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South Australian CFS Gets Major Upgrade with New Fire Trucks

Emergency Services Minister Dan Cregan joined Member for Waite Catherine Hutchesson, CFS Chief Officer Brett Loughlin and volunteers at Eden Hills CFS for the new trucks announcement
Melissa Smith

CFS Unveils New Generation of Fire Trucks

South Australian CFS volunteers are getting a major upgrade with more than a dozen new fire trucks being delivered to brigades across the state. These state-of-the-art trucks are specifically designed to tackle emergencies in built-up areas, as rural communities continue to grow and expand.

“These trucks, fitted with new and improved technology, will ensure volunteers are better equipped to serve their communities,” said Minister for Emergency Services Dan Cregan.

13 CFS trucks to roll into SA’s country regions

Thirteen CFS brigades across South Australia will receive the new trucks, starting with Eden Hills this month. Other brigades to each receive a new truck at Coffin Bay, Nairne, Cadell, Port Broughton, Keith, McLaren Vale, Port Elliot, Angaston, Littlehampton, Tumby Bay, Mil-Lel and Kapunda.

“Our CFS volunteers do more than attend bushfires, they are often called to structure and vehicle fires,” said CFS Volunteer Minister Catherine Hutchesson. “These new Urban pumpers are not only fitted with new and important equipment that helps firefighters to do their job, but they are designed to improve access and safety.”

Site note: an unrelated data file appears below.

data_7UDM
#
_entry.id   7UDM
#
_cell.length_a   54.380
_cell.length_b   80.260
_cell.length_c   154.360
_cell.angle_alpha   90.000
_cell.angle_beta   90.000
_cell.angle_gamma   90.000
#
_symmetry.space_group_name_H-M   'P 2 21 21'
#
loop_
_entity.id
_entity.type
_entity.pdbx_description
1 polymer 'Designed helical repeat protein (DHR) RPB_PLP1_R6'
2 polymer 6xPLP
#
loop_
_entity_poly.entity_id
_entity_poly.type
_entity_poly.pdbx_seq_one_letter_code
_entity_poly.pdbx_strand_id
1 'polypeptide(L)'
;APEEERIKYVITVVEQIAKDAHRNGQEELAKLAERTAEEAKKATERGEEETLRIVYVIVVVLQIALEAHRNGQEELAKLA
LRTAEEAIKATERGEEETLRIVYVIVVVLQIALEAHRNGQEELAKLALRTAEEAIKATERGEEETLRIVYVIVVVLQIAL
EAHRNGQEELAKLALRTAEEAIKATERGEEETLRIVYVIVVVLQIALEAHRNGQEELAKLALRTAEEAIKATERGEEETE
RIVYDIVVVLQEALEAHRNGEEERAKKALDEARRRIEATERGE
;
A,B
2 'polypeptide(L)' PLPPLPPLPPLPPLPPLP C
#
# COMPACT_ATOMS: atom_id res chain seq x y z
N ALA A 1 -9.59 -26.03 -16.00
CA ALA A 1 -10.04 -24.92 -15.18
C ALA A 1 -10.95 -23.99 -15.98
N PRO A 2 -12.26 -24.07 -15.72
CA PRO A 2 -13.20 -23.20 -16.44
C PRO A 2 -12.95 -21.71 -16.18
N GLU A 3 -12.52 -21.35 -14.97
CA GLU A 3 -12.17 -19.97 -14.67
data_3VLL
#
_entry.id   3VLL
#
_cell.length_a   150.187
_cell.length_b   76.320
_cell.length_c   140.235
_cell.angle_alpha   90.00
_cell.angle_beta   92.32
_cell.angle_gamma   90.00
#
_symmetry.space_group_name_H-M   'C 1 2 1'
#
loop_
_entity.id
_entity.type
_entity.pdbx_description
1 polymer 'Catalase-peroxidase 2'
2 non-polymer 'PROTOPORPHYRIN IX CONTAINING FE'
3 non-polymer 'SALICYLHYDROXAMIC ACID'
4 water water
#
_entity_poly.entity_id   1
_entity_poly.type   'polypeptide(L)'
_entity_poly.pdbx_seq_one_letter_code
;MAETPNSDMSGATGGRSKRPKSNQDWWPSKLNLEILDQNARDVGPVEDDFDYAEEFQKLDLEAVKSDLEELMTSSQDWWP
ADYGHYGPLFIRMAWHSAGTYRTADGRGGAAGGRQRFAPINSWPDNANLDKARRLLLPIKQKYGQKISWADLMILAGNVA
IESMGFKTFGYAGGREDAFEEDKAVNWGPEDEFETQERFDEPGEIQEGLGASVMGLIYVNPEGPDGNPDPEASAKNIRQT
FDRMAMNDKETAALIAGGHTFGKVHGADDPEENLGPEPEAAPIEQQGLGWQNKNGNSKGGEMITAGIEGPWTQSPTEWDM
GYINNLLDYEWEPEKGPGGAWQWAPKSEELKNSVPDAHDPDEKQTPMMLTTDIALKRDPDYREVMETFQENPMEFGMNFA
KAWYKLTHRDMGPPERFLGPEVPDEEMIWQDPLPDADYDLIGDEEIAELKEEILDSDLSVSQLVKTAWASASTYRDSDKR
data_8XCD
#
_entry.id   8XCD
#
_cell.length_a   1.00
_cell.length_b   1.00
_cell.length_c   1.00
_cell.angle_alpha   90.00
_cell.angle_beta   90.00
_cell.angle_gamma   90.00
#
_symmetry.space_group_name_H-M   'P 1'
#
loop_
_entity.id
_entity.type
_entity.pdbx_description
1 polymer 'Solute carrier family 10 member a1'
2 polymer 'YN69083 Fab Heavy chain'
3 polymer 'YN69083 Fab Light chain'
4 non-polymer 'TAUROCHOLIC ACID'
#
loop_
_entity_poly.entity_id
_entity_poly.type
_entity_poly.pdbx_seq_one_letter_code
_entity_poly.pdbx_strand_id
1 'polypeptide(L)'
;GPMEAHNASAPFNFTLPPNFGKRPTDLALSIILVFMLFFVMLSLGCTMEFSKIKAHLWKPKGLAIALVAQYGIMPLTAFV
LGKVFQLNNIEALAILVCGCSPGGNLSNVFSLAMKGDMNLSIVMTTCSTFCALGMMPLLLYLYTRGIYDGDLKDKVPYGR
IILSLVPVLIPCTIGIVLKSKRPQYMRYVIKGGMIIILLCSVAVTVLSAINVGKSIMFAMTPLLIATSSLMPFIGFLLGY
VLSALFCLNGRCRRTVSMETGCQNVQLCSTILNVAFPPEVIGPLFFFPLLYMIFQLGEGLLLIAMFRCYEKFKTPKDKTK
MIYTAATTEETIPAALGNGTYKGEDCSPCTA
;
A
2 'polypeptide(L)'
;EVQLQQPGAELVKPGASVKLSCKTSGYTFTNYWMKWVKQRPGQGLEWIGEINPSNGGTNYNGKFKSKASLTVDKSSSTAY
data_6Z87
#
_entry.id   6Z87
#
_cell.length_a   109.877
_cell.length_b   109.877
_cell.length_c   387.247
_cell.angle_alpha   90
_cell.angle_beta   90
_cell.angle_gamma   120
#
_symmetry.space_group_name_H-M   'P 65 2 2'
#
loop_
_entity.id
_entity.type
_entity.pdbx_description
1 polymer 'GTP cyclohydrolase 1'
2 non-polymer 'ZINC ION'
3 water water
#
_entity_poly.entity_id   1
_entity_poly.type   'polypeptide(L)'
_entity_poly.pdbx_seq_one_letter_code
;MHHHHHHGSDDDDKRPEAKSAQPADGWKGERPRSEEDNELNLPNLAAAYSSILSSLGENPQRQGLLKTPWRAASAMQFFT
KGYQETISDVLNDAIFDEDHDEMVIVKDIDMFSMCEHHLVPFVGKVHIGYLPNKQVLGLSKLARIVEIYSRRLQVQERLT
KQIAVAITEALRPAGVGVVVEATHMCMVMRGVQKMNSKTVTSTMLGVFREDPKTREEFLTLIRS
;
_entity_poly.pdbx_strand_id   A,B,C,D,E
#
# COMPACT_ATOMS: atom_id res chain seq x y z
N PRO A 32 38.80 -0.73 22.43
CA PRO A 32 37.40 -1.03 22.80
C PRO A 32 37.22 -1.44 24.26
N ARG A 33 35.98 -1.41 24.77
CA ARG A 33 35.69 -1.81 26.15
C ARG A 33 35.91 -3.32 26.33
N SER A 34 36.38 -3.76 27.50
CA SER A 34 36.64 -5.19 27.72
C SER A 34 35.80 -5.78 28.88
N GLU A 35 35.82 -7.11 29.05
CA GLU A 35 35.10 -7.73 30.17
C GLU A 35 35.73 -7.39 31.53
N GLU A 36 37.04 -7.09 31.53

Thermal imaging cameras and upgraded safety features

For the first time, CFS trucks will have a portable ground monitor, which is basically a remote-controlled hose nozzle. This allows firefighters to fight fires from a safer distance. New battery-powered tools like grinders and saws will help firefighters quickly access buildings during emergencies while a battery-powered fan will help clear smoke from homes, making it safer for firefighters and residents. The addition of thermal imaging cameras will help firefighters see heat signatures, allowing them to locate hidden fire pockets.

Other upgrades include a four-wheel drive system and capacity to carry around 3,000 litres of water, upgraded emergency warning lights and sirens, cabin console layouts and work deck monitors.

Data shows that of the nearly 9,400 incidents CFS personnel have responded to over the past 12 months, 2,000 of these were rural incidents – with the devastating shopping centre fire at Stirling, which caused about $25 million damage, an example of where urban-specific equipment will benefit crews.


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